To go further, consider that you are a native Alaskan, and your family for as far back as your stories go, has harvested caribou, bears, or wolves for sustenance, clothing or preventative defense. These stories have most likely set a stage of respect and thankfulness. When you rely directly on the natural world to provide virtually every essential belonging for life, you recognize that over harvesting the caribou population is a very bad idea. You would also learn that predators cull the weak and sick members of a herd, and without those predators, the herds population will boom and along with it, sickness and disease, eventually leading to a collapse of the herd size and, in turn, a lean harvest. You would learn better than any textbook could teach how the ecosystem is related.

Essentially, this is just saying that federal laws, created some 4000 miles from a place they are specifically written for, probably aren’t necessary. In fact, Alaska has localized hunting laws based on the geographic region within the state. These localized restrictions are put into place by local biologists and local communities who have a much better understanding of the ecosystems and environmental impacts of particular animal populations than some vegan bureaucrat in Washington trying to save the environment and gain a few votes. Also, know that when you have two abutting geographic areas with distinctly different laws, but no clear demarcation, it is easy to end up on the wrong side of a border, quickly becoming an outlaw.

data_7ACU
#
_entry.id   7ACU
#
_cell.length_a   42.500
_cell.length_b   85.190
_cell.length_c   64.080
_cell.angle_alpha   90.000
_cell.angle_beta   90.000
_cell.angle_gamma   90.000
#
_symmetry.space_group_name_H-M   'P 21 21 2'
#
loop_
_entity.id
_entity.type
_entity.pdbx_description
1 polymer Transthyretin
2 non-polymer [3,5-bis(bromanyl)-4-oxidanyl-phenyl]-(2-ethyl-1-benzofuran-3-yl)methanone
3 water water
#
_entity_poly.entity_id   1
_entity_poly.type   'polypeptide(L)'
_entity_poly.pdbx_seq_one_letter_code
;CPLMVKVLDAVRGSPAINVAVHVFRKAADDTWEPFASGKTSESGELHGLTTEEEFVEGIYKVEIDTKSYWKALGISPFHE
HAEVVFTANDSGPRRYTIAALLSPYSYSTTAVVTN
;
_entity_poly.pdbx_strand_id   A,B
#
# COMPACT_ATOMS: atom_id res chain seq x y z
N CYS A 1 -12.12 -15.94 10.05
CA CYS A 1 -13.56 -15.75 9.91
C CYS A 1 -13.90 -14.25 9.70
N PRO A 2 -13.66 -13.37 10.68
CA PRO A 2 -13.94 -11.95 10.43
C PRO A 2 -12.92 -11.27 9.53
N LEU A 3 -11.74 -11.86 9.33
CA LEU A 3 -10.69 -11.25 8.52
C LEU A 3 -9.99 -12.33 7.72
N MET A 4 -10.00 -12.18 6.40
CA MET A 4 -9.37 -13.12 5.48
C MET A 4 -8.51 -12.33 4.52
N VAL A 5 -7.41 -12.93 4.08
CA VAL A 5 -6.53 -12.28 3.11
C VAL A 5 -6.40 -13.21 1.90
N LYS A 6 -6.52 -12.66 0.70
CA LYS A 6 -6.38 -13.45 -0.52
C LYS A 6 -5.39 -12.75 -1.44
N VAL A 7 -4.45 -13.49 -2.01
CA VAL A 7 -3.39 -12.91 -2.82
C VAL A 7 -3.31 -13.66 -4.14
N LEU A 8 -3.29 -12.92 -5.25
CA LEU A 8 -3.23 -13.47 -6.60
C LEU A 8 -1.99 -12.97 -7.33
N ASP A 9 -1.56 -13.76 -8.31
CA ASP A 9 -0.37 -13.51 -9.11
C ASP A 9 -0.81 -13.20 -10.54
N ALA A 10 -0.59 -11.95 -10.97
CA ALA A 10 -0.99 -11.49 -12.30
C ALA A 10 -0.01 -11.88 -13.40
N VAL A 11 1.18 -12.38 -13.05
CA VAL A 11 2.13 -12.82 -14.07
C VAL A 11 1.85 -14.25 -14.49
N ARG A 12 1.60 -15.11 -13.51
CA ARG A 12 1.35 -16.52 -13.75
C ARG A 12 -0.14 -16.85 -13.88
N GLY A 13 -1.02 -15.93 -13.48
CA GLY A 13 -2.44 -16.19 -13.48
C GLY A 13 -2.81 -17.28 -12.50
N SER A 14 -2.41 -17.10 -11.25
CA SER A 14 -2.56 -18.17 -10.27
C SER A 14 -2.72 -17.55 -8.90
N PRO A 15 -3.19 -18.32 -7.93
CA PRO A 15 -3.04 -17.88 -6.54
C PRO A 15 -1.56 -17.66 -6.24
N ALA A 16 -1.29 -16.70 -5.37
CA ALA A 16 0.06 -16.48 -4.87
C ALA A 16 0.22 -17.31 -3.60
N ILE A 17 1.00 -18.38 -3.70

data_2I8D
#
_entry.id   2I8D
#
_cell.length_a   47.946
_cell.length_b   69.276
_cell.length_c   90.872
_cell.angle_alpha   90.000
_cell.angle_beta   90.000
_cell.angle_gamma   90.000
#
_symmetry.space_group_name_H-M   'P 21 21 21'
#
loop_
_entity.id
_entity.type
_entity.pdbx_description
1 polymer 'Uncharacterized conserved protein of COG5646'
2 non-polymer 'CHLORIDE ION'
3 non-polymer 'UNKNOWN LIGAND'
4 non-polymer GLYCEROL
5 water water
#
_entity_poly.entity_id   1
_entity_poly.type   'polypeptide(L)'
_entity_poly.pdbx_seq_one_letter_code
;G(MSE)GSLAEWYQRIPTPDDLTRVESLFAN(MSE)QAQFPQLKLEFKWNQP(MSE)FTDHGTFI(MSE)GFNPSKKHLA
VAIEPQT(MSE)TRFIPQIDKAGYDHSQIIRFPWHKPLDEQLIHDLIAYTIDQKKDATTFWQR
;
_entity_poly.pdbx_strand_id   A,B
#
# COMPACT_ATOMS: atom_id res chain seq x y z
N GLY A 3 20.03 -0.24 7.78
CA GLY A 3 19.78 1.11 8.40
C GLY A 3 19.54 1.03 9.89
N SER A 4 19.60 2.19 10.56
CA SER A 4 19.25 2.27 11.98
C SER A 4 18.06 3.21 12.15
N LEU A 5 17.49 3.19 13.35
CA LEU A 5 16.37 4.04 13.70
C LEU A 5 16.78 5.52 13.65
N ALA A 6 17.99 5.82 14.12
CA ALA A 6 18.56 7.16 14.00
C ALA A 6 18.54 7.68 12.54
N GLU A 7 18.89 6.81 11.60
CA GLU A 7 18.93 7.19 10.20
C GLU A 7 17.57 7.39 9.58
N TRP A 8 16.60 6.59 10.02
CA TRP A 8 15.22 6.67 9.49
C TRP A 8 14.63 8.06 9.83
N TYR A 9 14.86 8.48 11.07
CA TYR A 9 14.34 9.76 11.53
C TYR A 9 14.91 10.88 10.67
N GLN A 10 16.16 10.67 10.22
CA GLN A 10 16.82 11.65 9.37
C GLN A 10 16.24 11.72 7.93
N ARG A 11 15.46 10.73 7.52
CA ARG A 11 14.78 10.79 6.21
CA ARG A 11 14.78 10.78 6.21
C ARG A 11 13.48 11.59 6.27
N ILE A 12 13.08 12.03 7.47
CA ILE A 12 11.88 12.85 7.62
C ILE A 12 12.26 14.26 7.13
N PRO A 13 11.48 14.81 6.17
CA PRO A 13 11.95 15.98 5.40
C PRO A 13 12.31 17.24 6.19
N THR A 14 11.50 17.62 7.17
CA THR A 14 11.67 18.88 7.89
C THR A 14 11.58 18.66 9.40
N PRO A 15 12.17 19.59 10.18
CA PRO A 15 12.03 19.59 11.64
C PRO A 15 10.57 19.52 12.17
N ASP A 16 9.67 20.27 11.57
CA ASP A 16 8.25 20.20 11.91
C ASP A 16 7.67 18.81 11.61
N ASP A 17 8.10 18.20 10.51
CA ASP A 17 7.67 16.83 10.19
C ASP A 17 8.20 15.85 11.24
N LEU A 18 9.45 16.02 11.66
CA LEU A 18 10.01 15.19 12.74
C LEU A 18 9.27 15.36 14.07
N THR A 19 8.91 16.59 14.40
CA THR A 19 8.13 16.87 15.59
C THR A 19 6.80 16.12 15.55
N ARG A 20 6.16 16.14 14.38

So Trump rolled these federal laws back. He gave the power back to the state, back to the local populations, and is allowing them to make informed decisions over something that will effect them directly, it does not seem so bad now.

Addendum: This does not attempt to discuss the issue of public land versus private land, rather I just wanted to look briefly at the direct impact of rolling back some federal regulations enforced on the local level.

At it Again!

Agh! Those pesky elitist New York City-ers are at it again! A couple of weeks ago I ragged on Cynthia Nixon, a potential candidate for the New York State gubernatorial position, for wanting to legalize marijuana because the laws around cannabis (and really the entire War on Drugs) are, enforced unequally. (This is not a cannabis issue, but a law enforcement policy issue.) In reality, we should be legalizing substances because it is a personal rights issue, not because one class of people is effected more than another. Essentially, I said Nixon’s ideas of change exist around racism. At the time, it may have seemed a stretch, but lo, she has unabashedly cemented her racist beliefs with her most recent cannabis centered gaff when she claimed that cannabis licenses would be a form of reparations. What! The elitist, self-righteous, progressive left strikes again! This is unfathomable on so many levels.